"We need to design and develop products that speak to the specific needs of the people that we are serving," Mutesi weighed in, adding that forging partnerships with financial technology companies could reverse the trend.

Broadly, Rwandans who have access to any form of financial products or services grew by 3 percentage points to 96 per cent, or 7.9 million in the same period under review.

In particular, the use of digital financial services increased from 30 per cent, or 2.1 million in 2020 to 73 per cent, or 5.9 million in 2024.

The latest survey paints an encouraging picture of digitisation showing greater interoperability and innovation that have led individuals and businesses to use electronic financial services.

However, Ivan Murenzi, the Director General of the National Institute of Statistics of Rwanda (NISR), stressed that there is a need to move beyond access to ensure that people have affordable financial services.

"Access to financial services is a foundation, and we can only speak about moving beyond when the foundation is laid," he said, adding that to move beyond access means, however, means that you want those who have, say a bank account, to use them conveniently and affordably.

"You want every Rwandan to move money easily," he argued.

Murenzi sees the automation of SACCOs being a key driver in elevating access to credit for those who were previously unable to access it particularly those in remote areas, but he insisted that interoperability could make a more difference.

"We need to get to that point where all players are interconnected. You will then start seeing scale happening and costs coming down," he observed.

Gender lens

The gender gap in accessing formal financial services in Rwanda has decreased from 8 per cent in 2020 to 4 per cent in 2024.

Despite more males being banked than their female counterparts (a gender gap of 10 per cent in 2024), more females now have access to former financial services (90 per cent in 2024 compared to 73 per cent in 2020).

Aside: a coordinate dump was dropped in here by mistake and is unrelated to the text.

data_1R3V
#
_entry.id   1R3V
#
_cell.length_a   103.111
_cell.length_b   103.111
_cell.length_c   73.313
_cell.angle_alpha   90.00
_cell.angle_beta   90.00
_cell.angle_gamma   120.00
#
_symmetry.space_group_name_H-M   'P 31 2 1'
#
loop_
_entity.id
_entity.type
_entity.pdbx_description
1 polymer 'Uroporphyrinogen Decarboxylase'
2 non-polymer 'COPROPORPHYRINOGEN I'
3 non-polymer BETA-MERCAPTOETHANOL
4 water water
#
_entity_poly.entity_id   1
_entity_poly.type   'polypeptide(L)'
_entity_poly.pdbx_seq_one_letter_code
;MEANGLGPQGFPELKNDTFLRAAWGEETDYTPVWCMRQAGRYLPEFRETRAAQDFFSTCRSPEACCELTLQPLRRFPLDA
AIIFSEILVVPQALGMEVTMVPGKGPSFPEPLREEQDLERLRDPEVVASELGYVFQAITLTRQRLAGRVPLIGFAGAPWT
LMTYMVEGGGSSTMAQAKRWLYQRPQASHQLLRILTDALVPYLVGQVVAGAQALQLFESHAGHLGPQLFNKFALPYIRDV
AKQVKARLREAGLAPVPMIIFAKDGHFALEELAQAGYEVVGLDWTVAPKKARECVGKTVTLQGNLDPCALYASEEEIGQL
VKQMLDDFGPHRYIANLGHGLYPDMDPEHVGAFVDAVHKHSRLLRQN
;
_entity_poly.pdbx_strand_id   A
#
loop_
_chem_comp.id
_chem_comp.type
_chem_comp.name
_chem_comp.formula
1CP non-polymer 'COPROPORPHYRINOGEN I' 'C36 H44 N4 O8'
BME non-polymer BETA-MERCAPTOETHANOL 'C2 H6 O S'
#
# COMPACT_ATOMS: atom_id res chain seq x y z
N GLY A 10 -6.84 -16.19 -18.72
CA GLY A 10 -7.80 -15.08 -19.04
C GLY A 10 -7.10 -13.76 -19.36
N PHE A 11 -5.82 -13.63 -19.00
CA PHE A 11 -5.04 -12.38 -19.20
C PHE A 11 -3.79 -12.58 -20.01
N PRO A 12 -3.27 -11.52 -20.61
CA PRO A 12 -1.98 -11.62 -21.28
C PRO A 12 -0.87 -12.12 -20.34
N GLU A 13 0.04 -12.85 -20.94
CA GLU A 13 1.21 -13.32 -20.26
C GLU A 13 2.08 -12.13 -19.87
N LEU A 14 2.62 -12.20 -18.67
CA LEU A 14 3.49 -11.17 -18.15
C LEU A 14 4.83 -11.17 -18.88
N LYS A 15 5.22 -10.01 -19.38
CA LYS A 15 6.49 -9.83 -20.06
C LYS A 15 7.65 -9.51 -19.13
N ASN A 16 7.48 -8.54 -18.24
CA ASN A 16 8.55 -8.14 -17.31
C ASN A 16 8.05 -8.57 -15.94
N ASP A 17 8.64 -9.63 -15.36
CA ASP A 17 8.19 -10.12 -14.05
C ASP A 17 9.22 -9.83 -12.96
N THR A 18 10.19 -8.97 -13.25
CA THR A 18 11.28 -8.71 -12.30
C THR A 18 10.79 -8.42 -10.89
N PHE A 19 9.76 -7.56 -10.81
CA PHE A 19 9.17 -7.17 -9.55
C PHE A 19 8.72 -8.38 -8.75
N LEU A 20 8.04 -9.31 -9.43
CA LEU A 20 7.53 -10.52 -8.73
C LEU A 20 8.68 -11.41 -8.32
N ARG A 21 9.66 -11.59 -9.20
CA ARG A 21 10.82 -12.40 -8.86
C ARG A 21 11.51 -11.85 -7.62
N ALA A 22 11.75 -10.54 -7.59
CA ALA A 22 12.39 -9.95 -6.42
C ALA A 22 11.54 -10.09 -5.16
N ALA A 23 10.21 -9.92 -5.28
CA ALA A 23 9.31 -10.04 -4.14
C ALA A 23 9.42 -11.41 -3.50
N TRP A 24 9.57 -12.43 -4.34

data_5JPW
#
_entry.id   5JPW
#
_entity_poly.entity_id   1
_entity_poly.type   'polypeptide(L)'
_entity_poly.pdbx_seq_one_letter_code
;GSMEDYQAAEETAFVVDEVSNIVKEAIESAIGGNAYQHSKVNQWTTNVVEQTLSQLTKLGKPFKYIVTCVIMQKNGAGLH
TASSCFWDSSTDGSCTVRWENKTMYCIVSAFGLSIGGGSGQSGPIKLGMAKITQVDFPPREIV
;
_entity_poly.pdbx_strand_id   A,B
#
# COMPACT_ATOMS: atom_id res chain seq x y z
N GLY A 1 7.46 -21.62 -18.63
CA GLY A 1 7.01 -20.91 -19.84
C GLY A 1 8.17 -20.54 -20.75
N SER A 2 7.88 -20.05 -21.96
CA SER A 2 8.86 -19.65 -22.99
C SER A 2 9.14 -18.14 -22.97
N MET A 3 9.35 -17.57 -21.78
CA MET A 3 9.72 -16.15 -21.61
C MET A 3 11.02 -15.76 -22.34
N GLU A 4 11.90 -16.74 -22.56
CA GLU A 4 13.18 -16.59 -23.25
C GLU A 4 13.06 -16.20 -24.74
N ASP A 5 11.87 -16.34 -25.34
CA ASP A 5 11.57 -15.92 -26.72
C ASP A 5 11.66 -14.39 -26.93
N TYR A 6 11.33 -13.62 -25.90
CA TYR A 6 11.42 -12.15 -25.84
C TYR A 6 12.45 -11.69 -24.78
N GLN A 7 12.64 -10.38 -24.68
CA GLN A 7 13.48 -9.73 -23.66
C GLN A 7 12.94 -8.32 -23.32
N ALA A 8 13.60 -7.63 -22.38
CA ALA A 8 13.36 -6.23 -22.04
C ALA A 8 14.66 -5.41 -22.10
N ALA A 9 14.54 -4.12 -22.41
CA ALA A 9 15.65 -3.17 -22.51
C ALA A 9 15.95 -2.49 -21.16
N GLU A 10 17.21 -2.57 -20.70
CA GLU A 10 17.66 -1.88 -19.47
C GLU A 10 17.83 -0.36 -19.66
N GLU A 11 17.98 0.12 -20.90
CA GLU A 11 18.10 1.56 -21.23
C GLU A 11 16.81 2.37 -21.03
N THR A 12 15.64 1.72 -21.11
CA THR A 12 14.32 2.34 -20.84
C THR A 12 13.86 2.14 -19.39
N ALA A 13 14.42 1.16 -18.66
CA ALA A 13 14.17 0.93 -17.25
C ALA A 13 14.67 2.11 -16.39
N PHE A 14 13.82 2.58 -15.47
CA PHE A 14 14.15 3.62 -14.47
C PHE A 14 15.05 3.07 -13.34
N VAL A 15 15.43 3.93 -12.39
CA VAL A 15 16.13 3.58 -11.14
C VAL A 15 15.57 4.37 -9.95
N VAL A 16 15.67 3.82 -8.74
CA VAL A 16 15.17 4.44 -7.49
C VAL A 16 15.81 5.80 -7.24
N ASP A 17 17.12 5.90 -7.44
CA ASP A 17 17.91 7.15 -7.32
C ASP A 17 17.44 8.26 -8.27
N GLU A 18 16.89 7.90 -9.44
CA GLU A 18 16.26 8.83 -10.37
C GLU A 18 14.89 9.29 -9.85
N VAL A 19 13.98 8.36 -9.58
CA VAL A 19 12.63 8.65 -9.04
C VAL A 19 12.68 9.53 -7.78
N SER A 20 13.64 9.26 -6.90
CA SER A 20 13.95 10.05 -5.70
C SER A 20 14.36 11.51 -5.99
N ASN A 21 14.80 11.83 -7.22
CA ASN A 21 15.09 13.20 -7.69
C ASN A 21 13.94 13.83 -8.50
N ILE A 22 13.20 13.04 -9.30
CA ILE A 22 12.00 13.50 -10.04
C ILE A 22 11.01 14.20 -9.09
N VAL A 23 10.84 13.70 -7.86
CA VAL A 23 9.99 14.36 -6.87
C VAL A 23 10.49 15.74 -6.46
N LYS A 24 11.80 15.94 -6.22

According to Soraya Hakuziyaremye, Deputy Governor at the National Bank of Rwanda, the Government embarked on the journey of closing the gender gap in financial inclusion in 2020.

The journey, she said, was informed by the availability of real time gender disaggregated data. "This gives us a picture where we are in making sure that we don't have an increasing gender gap."

Hakuziyaremye said the Government designed gender inclusive finance policy initiatives, which were targeted to help financial institutions to design products that have a gender lens.

"Last year, we first issued the guidelines for developing gender inclusive finance products for our financial institutions. Another initiative is a policy initiative to strengthen mobile money access for women in rural areas," she noted.

Overall, access to informal financial services slightly decreased from 78 per cent to 72 per cent in the year under review, which implies that 5.6 million people use services which are not regulated and operate without legal governance.

"We would like to see further decrease because the decrease in informal access will signal that people are now moving to access formal financial services," John Rwirahira, Head of Research and Information at Access to Finance Rwanda, said.

Financial exclusion - those with no access to any form of financial services or products - decreased from 7 per cent to 4 per cent, or 316,000 people.